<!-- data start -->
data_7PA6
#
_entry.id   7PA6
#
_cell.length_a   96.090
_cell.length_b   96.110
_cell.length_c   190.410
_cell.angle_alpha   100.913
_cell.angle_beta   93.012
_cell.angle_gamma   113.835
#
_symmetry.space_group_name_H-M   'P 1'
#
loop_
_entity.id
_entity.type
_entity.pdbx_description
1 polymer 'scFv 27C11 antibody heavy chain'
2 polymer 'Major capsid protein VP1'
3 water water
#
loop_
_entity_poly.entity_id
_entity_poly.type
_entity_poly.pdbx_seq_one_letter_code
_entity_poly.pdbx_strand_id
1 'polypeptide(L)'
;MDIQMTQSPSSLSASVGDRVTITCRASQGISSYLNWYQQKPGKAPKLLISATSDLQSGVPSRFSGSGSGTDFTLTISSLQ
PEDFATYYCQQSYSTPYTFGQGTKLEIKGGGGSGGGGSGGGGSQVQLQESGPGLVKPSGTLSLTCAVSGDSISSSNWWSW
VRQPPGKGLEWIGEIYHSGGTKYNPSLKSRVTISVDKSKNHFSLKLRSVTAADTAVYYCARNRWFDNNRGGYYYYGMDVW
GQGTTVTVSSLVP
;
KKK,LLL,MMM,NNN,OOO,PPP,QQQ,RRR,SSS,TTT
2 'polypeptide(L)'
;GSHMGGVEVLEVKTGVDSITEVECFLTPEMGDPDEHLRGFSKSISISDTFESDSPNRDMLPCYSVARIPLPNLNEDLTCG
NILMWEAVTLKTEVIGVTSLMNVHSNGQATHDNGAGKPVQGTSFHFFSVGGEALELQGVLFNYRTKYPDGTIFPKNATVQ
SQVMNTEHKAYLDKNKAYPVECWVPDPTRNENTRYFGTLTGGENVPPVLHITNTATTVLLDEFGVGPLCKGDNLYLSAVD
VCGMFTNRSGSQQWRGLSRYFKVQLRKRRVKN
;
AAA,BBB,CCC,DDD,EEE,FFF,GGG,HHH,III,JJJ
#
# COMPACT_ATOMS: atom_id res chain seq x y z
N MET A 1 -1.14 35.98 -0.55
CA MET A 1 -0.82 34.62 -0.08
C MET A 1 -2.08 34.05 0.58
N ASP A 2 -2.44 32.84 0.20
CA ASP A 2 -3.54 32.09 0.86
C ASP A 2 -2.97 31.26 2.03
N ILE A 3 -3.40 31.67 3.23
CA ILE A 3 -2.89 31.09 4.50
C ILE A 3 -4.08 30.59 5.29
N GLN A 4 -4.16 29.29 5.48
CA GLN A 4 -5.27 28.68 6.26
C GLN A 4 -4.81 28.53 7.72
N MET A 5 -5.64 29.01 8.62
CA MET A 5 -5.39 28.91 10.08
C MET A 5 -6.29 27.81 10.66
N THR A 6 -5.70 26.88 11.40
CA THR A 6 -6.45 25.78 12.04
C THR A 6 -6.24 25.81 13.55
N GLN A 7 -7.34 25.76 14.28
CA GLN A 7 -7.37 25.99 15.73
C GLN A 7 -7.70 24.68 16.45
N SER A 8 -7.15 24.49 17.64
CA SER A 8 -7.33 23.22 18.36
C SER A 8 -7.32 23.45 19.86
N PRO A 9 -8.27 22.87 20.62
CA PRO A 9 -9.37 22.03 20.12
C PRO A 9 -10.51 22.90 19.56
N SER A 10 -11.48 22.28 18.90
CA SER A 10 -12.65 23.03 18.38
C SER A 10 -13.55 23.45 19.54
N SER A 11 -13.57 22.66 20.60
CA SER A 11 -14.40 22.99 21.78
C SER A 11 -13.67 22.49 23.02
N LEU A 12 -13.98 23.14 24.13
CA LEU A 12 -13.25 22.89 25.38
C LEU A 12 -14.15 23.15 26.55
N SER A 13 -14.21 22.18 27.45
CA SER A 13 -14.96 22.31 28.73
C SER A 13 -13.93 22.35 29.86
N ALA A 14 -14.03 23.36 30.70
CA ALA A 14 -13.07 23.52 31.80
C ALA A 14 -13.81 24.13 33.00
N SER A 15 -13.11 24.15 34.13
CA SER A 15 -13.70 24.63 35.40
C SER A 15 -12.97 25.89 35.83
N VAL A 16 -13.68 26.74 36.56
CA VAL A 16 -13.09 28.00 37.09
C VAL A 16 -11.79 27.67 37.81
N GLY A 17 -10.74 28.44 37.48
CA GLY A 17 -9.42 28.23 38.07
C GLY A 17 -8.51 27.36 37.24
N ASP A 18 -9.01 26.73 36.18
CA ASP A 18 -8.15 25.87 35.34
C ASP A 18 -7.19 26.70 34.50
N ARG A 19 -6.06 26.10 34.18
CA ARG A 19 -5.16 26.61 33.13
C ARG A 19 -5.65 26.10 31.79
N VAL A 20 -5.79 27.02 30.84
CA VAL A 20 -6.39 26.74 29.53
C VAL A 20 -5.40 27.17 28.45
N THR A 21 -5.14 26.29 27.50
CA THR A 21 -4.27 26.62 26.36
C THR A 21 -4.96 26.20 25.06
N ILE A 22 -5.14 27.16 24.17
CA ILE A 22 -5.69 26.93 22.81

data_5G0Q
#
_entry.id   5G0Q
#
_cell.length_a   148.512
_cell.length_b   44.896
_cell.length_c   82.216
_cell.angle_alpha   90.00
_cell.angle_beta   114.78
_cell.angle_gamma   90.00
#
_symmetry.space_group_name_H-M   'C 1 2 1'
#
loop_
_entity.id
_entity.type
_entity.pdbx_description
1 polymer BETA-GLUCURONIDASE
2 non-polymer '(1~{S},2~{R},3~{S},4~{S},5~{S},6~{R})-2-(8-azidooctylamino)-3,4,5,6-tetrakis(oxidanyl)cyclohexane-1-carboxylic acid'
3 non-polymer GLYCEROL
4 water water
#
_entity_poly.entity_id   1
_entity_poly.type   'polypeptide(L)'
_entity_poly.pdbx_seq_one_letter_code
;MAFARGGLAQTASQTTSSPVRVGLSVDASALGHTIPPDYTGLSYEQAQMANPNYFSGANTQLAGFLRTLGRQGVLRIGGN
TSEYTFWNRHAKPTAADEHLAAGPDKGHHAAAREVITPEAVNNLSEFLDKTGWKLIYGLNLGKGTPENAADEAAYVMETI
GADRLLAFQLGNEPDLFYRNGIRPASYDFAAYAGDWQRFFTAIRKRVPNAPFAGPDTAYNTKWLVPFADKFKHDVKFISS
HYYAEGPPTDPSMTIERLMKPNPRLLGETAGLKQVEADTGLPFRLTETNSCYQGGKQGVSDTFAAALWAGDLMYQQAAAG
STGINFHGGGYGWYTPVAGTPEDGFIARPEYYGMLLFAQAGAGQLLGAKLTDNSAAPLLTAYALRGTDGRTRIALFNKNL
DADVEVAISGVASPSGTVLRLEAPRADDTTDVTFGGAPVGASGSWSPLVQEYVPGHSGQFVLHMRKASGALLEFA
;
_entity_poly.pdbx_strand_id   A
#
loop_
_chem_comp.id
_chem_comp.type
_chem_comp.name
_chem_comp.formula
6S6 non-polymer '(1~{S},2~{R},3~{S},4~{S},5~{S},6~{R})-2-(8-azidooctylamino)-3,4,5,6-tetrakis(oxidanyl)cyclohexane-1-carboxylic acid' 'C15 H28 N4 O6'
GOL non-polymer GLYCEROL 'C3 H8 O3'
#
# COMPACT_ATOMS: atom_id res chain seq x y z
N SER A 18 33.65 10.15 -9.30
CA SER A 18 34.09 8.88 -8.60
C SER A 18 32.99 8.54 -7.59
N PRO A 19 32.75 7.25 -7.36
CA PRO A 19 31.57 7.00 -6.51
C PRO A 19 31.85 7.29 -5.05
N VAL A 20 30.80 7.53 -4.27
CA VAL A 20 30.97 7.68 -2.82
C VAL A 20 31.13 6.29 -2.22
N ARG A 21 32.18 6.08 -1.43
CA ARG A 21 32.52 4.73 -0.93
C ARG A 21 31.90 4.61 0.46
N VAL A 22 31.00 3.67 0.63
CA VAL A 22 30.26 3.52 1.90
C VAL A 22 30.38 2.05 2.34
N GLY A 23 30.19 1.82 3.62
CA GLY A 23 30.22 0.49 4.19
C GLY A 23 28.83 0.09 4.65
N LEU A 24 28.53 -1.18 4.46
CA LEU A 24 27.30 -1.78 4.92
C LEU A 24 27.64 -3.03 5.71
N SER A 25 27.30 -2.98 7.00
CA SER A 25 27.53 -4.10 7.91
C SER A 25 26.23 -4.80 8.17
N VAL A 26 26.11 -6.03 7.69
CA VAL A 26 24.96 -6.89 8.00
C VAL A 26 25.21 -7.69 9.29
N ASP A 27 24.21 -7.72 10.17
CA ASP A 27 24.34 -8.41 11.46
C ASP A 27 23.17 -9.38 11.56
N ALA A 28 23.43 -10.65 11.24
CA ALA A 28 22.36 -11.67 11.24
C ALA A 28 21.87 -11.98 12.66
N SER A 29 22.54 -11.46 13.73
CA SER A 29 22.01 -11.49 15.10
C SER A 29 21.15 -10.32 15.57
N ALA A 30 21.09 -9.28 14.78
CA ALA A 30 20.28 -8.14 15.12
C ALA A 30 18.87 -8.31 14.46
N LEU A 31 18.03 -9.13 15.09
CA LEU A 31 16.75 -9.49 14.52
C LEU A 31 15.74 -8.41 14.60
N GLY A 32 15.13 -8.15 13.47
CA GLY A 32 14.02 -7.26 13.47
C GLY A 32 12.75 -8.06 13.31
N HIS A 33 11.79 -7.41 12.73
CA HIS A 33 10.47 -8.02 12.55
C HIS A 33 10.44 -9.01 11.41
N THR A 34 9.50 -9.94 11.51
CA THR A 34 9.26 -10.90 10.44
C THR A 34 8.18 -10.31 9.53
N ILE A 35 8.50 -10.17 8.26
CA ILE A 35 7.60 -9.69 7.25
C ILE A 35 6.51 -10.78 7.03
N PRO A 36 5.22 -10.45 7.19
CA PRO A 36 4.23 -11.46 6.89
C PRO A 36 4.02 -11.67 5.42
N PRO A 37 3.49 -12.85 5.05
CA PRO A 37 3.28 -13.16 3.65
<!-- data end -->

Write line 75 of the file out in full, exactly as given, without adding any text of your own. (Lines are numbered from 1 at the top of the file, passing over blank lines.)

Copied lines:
C SER A 11 -13.67 22.49 23.02